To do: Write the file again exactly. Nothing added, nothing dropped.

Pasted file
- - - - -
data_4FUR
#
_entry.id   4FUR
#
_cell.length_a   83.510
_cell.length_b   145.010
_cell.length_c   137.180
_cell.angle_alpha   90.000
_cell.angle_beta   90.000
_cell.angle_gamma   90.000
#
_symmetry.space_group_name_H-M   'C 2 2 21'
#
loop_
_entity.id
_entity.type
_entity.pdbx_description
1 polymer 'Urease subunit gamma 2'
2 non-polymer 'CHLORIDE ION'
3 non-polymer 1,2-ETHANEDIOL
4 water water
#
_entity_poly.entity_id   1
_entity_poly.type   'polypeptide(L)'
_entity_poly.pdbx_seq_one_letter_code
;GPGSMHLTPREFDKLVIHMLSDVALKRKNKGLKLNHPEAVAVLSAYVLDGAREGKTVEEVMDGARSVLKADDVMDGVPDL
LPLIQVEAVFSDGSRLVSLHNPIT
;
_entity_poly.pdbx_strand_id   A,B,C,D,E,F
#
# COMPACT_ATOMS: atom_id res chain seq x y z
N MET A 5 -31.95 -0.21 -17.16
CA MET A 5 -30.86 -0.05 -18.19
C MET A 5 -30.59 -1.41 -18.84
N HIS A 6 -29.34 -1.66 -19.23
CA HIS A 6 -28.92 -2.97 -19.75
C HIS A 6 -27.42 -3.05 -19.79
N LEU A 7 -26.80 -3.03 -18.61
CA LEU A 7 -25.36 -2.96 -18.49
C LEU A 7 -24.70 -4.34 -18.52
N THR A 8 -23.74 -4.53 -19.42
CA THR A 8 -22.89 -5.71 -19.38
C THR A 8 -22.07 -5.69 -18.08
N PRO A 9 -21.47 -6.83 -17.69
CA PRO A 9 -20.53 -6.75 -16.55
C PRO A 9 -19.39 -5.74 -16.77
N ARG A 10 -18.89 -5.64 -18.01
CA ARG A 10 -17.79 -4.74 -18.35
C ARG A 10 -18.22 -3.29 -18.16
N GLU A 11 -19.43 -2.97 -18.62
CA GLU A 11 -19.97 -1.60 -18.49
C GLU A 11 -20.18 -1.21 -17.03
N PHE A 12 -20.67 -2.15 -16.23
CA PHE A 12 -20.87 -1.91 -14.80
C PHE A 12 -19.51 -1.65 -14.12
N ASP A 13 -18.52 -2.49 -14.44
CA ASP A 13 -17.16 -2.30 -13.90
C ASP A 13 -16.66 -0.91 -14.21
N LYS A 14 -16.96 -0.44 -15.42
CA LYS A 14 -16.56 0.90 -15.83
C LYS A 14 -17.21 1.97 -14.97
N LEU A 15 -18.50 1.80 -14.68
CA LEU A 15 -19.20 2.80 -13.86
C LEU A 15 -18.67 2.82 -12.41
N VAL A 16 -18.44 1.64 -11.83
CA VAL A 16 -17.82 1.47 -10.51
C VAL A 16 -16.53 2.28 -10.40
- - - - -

data_4FUR
#
_entry.id   4FUR
#
_cell.length_a   83.510
_cell.length_b   145.010
_cell.length_c   137.180
_cell.angle_alpha   90.000
_cell.angle_beta   90.000
_cell.angle_gamma   90.000
#
_symmetry.space_group_name_H-M   'C 2 2 21'
#
loop_
_entity.id
_entity.type
_entity.pdbx_description
1 polymer 'Urease subunit gamma 2'
2 non-polymer 'CHLORIDE ION'
3 non-polymer 1,2-ETHANEDIOL
4 water water
#
_entity_poly.entity_id   1
_entity_poly.type   'polypeptide(L)'
_entity_poly.pdbx_seq_one_letter_code
;GPGSMHLTPREFDKLVIHMLSDVALKRKNKGLKLNHPEAVAVLSAYVLDGAREGKTVEEVMDGARSVLKADDVMDGVPDL
LPLIQVEAVFSDGSRLVSLHNPIT
;
_entity_poly.pdbx_strand_id   A,B,C,D,E,F
#
# COMPACT_ATOMS: atom_id res chain seq x y z
N MET A 5 -31.95 -0.21 -17.16
CA MET A 5 -30.86 -0.05 -18.19
C MET A 5 -30.59 -1.41 -18.84
N HIS A 6 -29.34 -1.66 -19.23
CA HIS A 6 -28.92 -2.97 -19.75
C HIS A 6 -27.42 -3.05 -19.79
N LEU A 7 -26.80 -3.03 -18.61
CA LEU A 7 -25.36 -2.96 -18.49
C LEU A 7 -24.70 -4.34 -18.52
N THR A 8 -23.74 -4.53 -19.42
CA THR A 8 -22.89 -5.71 -19.38
C THR A 8 -22.07 -5.69 -18.08
N PRO A 9 -21.47 -6.83 -17.69
CA PRO A 9 -20.53 -6.75 -16.55
C PRO A 9 -19.39 -5.74 -16.77
N ARG A 10 -18.89 -5.64 -18.01
CA ARG A 10 -17.79 -4.74 -18.35
C ARG A 10 -18.22 -3.29 -18.16
N GLU A 11 -19.43 -2.97 -18.62
CA GLU A 11 -19.97 -1.60 -18.49
C GLU A 11 -20.18 -1.21 -17.03
N PHE A 12 -20.67 -2.15 -16.23
CA PHE A 12 -20.87 -1.91 -14.80
C PHE A 12 -19.51 -1.65 -14.12
N ASP A 13 -18.52 -2.49 -14.44
CA ASP A 13 -17.16 -2.30 -13.90
C ASP A 13 -16.66 -0.91 -14.21
N LYS A 14 -16.96 -0.44 -15.42
CA LYS A 14 -16.56 0.90 -15.83
C LYS A 14 -17.21 1.97 -14.97
N LEU A 15 -18.50 1.80 -14.68
CA LEU A 15 -19.20 2.80 -13.86
C LEU A 15 -18.67 2.82 -12.41
N VAL A 16 -18.44 1.64 -11.83
CA VAL A 16 -17.82 1.47 -10.51
C VAL A 16 -16.53 2.28 -10.40